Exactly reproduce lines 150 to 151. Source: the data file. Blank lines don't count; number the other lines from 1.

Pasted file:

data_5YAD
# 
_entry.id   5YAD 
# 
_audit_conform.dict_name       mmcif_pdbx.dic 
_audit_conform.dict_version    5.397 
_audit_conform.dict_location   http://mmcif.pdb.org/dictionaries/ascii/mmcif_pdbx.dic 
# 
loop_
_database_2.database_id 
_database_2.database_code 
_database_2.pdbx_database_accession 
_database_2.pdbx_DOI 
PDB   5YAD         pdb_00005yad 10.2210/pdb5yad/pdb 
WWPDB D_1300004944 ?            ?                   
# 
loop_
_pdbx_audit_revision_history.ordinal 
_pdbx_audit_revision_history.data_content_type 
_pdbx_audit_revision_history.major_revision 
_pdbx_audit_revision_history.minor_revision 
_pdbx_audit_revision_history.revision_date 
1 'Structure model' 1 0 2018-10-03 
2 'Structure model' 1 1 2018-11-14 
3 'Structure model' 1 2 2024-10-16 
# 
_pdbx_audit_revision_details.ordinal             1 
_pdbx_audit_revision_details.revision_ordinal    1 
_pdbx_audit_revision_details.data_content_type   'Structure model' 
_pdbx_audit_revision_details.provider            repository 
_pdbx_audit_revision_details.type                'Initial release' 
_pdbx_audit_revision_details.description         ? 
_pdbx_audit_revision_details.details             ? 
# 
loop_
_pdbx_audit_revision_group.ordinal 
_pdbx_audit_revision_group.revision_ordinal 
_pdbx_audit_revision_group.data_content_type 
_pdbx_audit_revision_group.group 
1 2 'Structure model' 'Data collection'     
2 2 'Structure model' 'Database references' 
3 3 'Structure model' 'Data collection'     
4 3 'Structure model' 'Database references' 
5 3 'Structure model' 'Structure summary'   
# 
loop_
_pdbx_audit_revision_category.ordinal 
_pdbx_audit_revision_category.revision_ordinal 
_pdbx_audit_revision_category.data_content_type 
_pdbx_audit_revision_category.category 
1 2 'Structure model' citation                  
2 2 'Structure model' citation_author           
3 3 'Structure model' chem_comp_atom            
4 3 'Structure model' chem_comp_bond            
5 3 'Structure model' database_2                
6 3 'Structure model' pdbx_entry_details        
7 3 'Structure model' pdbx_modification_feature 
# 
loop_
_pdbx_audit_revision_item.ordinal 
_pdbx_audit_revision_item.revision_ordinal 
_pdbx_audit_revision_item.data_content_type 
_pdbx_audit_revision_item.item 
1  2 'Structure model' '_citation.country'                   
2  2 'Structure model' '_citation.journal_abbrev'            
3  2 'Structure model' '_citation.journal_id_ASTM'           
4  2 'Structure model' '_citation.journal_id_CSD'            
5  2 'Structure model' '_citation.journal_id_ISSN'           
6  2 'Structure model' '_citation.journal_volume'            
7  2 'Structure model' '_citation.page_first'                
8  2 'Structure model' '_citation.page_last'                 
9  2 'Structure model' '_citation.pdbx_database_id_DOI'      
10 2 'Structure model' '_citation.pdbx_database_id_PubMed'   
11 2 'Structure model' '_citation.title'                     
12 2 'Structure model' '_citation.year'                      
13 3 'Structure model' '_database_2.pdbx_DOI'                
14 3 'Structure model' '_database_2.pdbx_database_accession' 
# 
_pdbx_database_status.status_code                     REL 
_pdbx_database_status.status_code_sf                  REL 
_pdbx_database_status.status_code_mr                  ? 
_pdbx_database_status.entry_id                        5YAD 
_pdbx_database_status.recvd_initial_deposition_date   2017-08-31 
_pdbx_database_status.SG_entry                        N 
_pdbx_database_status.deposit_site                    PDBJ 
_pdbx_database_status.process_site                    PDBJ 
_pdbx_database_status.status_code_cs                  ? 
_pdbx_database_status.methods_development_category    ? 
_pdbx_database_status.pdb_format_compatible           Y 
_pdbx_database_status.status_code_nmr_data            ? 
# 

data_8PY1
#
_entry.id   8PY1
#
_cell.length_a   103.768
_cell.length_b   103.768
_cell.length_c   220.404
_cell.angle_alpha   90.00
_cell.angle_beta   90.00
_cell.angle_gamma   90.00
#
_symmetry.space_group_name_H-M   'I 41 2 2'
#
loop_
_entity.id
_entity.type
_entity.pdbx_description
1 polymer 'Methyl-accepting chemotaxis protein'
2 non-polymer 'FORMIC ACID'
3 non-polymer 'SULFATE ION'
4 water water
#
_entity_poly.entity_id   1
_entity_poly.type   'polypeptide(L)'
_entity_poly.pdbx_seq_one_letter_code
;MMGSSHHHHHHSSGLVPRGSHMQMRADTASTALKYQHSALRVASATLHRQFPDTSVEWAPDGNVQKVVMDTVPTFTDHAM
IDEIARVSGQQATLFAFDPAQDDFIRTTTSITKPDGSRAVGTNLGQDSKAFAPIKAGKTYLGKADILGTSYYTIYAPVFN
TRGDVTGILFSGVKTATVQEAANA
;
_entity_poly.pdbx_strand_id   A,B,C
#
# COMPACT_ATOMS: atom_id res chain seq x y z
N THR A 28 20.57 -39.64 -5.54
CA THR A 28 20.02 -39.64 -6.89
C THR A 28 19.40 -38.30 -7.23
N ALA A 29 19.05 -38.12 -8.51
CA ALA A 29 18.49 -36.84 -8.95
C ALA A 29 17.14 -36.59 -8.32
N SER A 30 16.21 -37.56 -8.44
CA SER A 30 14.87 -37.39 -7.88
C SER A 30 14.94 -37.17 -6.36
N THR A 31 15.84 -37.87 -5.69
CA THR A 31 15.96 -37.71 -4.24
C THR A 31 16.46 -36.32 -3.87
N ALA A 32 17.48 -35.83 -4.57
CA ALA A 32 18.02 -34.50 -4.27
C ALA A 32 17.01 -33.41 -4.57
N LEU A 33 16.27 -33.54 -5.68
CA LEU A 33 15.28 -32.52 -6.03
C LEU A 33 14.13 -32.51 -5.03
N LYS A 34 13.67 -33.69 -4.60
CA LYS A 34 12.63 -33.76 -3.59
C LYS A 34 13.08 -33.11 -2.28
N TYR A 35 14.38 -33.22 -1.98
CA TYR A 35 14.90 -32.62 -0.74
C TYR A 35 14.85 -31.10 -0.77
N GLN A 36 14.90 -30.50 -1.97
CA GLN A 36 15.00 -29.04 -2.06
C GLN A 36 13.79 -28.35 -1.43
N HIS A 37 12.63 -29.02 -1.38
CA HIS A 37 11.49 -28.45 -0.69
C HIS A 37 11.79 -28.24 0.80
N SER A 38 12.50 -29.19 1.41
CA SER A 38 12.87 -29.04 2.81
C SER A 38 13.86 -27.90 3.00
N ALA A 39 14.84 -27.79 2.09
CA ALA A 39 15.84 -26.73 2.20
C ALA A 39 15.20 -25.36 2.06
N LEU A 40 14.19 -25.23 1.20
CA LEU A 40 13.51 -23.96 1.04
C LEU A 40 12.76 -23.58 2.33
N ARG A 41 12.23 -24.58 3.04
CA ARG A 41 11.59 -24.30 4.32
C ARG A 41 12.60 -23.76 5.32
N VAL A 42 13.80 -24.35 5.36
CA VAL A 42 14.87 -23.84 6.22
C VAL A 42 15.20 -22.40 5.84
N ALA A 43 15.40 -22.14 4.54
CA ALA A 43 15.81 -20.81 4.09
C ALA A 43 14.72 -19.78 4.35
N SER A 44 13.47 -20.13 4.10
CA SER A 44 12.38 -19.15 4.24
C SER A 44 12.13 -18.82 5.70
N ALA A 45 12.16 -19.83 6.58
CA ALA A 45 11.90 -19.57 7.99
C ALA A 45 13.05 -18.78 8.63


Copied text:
C GLN A 36 13.79 -28.35 -1.43
N HIS A 37 12.63 -29.02 -1.38